Seattle Weekly PickJames Harris Hawaii-based artist Tom Baldwin creates nominally realist little images electronically, then engages in an e-mail give and take, transforming the pictures in collaboration with Vienna artist Gilbert Bretterbrauer. The resulting images, framed in circular compositions, are reduced to nearly abstract studies of shape and color, with occasional repeated motifs. Like maps, the pieces imply layers of information, though they represent nothing but playfulness in form. 309A Third Ave., 206-903-6220. 11 a.m.-5:30 p.m. Wed.-Sat.

Seattle Weekly PickPhotographic Center Northwest Elinor Carucci’s photographs are almost uncomfortably intimate. In “Closer,” the Israeli-born photographer records the minutiae of bodies behind closed doors: the photographer lying nude with her mother, the imprint left by bedsheets or a zipper on skin, black stitches poking like eyelashes from a loved one’s injured finger. There’s a frank and tender eye in these starkly lit scenes—and layer upon layer of narrative. This is about as close to poetry as you’re likely to achieve in a photograph. 900 12th Ave., 206-720-7222. Noon-9:30 p.m. Mon.; 9 a.m.-9:30 p.m. Tues.-Sun.

Roq La Rue Kustom Kulture is one of those bizarre hybrids that happen when Japanese enthusiasts become completely obsessed with one aspect of Western culture—in this case good old American hot rods. The Roq will show work by six artists (all with names like Mr. G, Rockin’ Jellybean, and Sugisack). Expect lots of Funny Car paintings, pinstriped maneki neko dolls, and a mess of other nitro-burnin’, low-ridin’, skulls-and-eagles badass happy fun goodness. 2316 Second Ave., 206-374-8977. 2-6 p.m. Tues.-Sat., noon-4 p.m. Sun.

Solomon Fine Art In “Small Tales,” Ellen Garvens, Chris St. Pierre, Nik Tongas, Peter Stanfield, and Linda Welker showcase small paintings, photographs, wall sculptures, and charcoal drawings. 1215 First Ave., 206-297-1400. 11 a.m.-6 p.m. Mon.-Sat.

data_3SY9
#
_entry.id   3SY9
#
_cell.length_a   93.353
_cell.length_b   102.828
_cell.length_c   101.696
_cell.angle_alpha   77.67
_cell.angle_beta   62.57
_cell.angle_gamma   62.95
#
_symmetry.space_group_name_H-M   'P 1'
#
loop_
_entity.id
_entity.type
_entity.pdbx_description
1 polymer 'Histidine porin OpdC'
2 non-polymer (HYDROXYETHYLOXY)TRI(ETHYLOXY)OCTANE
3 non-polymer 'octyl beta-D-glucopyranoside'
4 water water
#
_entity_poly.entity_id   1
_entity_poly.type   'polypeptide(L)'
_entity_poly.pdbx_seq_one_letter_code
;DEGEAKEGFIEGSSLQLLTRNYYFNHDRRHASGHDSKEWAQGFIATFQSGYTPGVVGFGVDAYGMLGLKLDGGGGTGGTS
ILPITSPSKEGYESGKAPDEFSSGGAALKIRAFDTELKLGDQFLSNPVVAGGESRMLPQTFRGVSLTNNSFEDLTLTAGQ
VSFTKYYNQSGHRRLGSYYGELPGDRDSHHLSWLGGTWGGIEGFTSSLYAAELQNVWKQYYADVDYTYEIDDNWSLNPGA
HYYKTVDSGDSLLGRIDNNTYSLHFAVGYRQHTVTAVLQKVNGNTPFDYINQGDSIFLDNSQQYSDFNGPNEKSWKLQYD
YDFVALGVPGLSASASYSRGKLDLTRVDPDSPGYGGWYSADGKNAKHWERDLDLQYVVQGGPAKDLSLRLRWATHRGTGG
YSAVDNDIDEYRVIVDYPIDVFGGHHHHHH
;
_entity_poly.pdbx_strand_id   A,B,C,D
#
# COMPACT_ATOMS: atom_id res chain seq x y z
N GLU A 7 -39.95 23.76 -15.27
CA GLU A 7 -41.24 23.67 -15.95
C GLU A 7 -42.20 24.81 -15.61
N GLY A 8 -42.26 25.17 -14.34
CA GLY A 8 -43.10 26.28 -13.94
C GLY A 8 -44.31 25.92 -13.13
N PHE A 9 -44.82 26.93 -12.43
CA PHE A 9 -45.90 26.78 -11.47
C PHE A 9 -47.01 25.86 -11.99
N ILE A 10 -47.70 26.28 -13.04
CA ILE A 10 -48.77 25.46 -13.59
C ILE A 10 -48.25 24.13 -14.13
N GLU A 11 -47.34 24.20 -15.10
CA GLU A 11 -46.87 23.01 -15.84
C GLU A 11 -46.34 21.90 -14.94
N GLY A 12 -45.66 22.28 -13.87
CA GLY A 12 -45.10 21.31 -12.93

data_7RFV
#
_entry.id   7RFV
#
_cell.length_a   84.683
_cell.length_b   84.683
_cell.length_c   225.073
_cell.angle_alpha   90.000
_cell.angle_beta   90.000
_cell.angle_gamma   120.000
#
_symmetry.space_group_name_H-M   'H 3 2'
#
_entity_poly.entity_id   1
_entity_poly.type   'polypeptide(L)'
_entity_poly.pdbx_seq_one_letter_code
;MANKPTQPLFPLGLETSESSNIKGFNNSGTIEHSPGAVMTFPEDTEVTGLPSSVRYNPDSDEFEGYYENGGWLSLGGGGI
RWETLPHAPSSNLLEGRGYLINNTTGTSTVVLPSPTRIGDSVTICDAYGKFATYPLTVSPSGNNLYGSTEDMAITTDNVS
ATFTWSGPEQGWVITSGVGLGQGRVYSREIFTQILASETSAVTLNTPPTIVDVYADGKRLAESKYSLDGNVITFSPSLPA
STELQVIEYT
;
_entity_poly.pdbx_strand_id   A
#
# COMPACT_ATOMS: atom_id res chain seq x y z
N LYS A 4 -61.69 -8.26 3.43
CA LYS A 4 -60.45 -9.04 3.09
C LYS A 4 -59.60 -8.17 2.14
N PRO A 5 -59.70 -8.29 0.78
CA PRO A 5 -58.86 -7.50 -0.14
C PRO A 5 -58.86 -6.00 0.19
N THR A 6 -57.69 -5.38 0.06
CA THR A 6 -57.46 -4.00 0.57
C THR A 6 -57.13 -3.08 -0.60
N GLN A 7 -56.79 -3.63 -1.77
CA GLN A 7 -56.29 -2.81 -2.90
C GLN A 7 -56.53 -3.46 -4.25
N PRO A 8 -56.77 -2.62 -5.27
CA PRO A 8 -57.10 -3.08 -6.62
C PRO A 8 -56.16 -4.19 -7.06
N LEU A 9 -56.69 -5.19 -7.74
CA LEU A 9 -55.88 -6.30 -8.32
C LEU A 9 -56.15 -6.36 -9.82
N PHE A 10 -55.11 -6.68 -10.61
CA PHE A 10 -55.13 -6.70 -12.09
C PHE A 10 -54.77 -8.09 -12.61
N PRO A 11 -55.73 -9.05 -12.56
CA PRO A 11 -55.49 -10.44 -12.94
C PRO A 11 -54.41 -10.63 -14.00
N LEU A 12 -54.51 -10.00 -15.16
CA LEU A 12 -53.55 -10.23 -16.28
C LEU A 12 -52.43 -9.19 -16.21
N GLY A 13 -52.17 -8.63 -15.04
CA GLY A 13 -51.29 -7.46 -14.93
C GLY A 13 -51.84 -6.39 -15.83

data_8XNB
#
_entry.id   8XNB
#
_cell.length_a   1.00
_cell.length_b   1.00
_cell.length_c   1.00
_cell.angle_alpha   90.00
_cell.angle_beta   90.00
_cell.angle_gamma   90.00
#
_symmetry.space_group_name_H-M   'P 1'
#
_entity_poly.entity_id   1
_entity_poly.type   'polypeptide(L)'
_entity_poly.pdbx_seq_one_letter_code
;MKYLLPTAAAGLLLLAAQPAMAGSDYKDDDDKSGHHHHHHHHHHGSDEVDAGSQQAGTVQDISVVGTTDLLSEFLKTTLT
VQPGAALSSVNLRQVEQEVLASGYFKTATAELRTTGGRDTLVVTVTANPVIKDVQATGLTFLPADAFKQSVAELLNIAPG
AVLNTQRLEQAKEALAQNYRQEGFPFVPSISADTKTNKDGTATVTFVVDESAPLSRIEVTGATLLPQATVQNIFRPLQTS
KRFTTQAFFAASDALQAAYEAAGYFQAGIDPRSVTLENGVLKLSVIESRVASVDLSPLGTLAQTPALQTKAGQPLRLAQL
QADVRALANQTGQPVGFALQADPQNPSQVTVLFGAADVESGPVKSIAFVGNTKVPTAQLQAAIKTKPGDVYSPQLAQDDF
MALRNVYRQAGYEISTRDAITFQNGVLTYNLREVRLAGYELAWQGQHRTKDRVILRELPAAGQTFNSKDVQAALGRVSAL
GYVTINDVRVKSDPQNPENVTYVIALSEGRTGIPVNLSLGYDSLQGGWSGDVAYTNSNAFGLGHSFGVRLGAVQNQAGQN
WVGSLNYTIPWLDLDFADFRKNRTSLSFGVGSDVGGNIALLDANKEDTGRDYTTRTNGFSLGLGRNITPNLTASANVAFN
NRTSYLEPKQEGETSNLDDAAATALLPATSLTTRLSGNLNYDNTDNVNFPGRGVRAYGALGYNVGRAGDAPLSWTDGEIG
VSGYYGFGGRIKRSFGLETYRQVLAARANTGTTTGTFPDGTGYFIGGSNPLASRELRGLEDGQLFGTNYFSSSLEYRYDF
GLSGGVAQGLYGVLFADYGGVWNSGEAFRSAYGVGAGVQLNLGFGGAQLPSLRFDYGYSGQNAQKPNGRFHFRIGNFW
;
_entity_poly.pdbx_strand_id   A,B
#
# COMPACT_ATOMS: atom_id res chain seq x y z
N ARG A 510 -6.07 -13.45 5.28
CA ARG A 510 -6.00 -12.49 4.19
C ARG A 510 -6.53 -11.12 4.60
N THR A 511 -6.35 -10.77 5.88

Seattle Weekly PickSuyama Space Roger Feldman’s site- specific architectural sculptures (See Visual Arts Spotlight, p. 75). 2324 Second Ave., 206-256-0809. 9 a.m.-5 p.m. Mon.-Fri.

Vain Cut Kulture United, an urban design/art collective, stages “Blow Up the Spot,” featuring Nhon Nguyen’s very cool Sumi-inspired break-dance paintings, cut-vinyl designs by George Estrada and Vittorio Costarelli, and Dave Ho’s assemblages from destroyed skateboards. 2018 First Ave., 206- 441-3441. Noon-7 p.m. Sun.-Tues.; 11 a.m.-10 p.m. Wed.-Thurs.; 10 a.m.-9 p.m. Fri.-Sat.


Museum of Glass Brothers Einar and Jamex de la Torre create glass wall sculptures with contemporary twists on Mexican folk art. 1801 East Dock St., Tacoma, 253-396-1768. 10 a.m.-5 p.m. Wed.-Sat. (third Thurs. of the month until 8 p.m.); noon-5 p.m. Sun.

Museum of Northwest Art “Northwest Matriarchs of Modernism” showcases work by a dozen artists working between 1940 and 1970, including figurative painter Viola Patterson, abstract painter Mary Henry, and sculptor Hilda Morris. 121 South First St. (La Conner), 360-466-4446. 10 a.m.-5 p.m. daily.

Nordic Heritage Museum “Mirror on Wood” is a fantastic journey through 100 years of Finnish woodcut prints, from angst-ridden symbolism to serene rural landscape. 104 N.W. 67th St., 206-789-5707. 10 a.m.-4 p.m. Tues.-Sat.; noon-4 p.m. Sun.

Seattle Weekly PickSeattle Art Museum “Africa in America” provides a varied and complex exploration of slavery, displacement and ethnic culture portrayed in African-American art of the late 20th century. James W. Washington Jr.’s bird sculptures are intensely spiritual, while Kara Walker’s disturbing silhouette transforms stereotypes into highly personal symbols of anger. Ellen Gallagher’s not-so-abstract painting, Host, employs lips and eyes in a very nuanced exploration of her biracial background; meanwhile, Oliver Jackson’s huge, furious volcano of a painting can be seen as both an explosion of fury and a transcendent creative frenzy. The centerpiece of the show is Marita Dingus’ powerful collection of small fabric torsos, 400 Men of African Descent, inspired by the slave forts of Ghana. 100 University St., 206-654-3100. 10 a.m.- 5 p.m. Tues.-Sun.; 10 a.m.-9 p.m. Thurs.